Ombudsman asks prosecutor: What took you so long?

ombudsman, conchita carpio morales

Ombudsman Conchita Carpio Morales at the Meet the Inquirer forum. TRISTAN TAMAYO/INQUIRER FILE PHOTO

Ombudsman Conchita Carpio Morales has ordered the chief records officer of the Office of the Special Prosecutor to explain why it took seven months for the Mamasapano cases to reach the Sandiganbayan.

On Wednesday, Morales said that the criminal charges against dismissed Philippine National Police Director General Alan Purisima and retired Special Action Forces Director Getulio Napeñas had been due for filing in June last year.

Yet the charges for usurpation of authority and violation of the Anti-Graft and Corrupt Practices Act only reached the court on Tuesday, on the eve of the Mamasapano debacle’s second anniversary.

Because of this, Morales issued a show-cause order for the chief records officer to explain why the complaints were not filed in spite of a standing order that this should be done within a reasonable time.

She admitted that the delay in the filing of the case was discovered only this week, after a television reporter sought updates for an anniversary report on the controversy.

“When it was discovered it was not filed … I gave her a show-cause order to explain within 24 hours why she should not be faulted,” Morales told reporters in an interview on the sidelines of the Asia Women’s Summit in Pasay City.

Morales issued her resolution finding probable cause to press charges against Purisima and Napeñas in April. Two months later, she denied the motions for reconsideration that sought the reversal of the resolution.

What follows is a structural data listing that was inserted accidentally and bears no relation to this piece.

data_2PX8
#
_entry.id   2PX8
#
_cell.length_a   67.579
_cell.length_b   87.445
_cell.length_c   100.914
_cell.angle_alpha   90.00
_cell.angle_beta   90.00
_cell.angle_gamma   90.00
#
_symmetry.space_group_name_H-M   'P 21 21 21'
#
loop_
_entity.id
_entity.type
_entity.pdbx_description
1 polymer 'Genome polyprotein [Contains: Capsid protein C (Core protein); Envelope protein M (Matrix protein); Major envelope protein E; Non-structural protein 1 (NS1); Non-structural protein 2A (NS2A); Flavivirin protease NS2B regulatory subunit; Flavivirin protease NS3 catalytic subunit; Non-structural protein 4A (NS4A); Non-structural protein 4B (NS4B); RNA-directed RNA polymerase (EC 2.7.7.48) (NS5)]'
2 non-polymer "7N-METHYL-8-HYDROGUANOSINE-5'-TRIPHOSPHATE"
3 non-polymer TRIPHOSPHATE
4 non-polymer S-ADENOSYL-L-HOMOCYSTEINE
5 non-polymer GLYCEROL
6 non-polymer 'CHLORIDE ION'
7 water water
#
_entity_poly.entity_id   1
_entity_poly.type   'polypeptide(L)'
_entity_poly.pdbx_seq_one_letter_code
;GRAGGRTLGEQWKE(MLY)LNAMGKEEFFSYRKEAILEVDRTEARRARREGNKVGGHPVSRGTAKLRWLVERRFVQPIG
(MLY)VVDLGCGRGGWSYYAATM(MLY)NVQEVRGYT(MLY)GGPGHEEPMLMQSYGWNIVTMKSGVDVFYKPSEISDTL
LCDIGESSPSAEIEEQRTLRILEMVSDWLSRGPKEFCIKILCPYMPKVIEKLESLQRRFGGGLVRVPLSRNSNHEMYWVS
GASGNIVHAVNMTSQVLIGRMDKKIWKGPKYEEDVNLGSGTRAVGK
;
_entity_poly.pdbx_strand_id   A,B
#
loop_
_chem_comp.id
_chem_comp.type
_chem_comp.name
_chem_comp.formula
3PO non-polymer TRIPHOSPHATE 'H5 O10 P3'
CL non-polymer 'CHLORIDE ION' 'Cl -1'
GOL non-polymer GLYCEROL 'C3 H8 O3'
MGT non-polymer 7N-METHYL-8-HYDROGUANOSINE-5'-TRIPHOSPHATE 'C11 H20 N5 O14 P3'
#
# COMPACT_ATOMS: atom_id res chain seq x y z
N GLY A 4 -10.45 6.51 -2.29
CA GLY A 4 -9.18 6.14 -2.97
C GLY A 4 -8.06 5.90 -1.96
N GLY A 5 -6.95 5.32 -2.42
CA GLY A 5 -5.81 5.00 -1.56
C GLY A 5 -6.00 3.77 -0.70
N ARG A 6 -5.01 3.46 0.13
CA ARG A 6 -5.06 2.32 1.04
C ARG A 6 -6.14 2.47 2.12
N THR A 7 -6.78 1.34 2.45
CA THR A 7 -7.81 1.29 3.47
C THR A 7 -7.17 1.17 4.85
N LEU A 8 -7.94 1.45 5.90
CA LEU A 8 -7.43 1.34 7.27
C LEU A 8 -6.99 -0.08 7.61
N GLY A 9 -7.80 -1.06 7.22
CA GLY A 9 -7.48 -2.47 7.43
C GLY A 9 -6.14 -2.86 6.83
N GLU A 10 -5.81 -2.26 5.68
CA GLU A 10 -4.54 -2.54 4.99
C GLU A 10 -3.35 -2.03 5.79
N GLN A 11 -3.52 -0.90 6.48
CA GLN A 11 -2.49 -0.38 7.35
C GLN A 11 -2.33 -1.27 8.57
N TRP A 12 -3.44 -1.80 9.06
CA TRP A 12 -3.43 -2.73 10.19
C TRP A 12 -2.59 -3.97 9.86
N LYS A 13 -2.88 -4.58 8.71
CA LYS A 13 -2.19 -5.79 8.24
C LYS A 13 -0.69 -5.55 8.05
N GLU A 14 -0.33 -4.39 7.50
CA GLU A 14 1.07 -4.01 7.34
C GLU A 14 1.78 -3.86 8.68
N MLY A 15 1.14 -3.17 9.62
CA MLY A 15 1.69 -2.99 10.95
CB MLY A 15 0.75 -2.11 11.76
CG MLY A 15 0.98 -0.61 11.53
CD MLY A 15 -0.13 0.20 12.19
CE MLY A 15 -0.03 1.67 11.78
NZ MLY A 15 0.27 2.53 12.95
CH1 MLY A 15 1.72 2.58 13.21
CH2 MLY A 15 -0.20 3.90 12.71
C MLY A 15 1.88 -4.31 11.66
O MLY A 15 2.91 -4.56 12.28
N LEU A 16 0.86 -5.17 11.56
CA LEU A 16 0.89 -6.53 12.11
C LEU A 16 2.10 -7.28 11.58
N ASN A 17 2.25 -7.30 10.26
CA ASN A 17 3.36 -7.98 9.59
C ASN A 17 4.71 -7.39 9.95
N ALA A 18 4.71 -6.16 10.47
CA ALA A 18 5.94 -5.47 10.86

The records officer, whom she identified only by the surname Cagat-Cagat, was no longer serving in that position as of last December, having been given a new assignment.

An Ombudsman source told the Inquirer that Morales referred to Alma Cagat-Cagat, now a prosecutor.

Cagat-Cagat’s replacement found that that there had been cases due for filing but had not been done, Morales said.

Asked whether the delay was an isolated incident, she said: “We are still looking at the records.”

She raised the possibility that Cagat-Cagat may be investigated for administrative and criminal liabilities if her explanation was not sufficient.

Procedural delays have led to a spate of high-profile cases being thrown out by the Sandiganbayan for violating the accused officials’ right to speedy disposition of their cases.

Among the recent casualties of this “inordinate delay” were the graft cases against former Palawan Rep. (now Games and Amusement Board Chair) Abraham Kahlil Mitra and former Pampanga Gov. Lito Lapid in connection with the 2004 fertilizer fund scam.

Morales disclosed on Wednesday that a case was now pending in the Supreme Court questioning the inclusion of the fact-finding investigation in the Sandiganbayan’s reckoning of “inordinate delay.” She said it was a case of “transcendental importance.”

The fact-finding probe is the lengthy stage where state investigators gather evidence prior to the filing of a complaint for preliminary investigation by prosecutors.

“We are getting angry already, because people think we’re the ones delaying things. No! We have plenty of cases,” Morales exclaimed.

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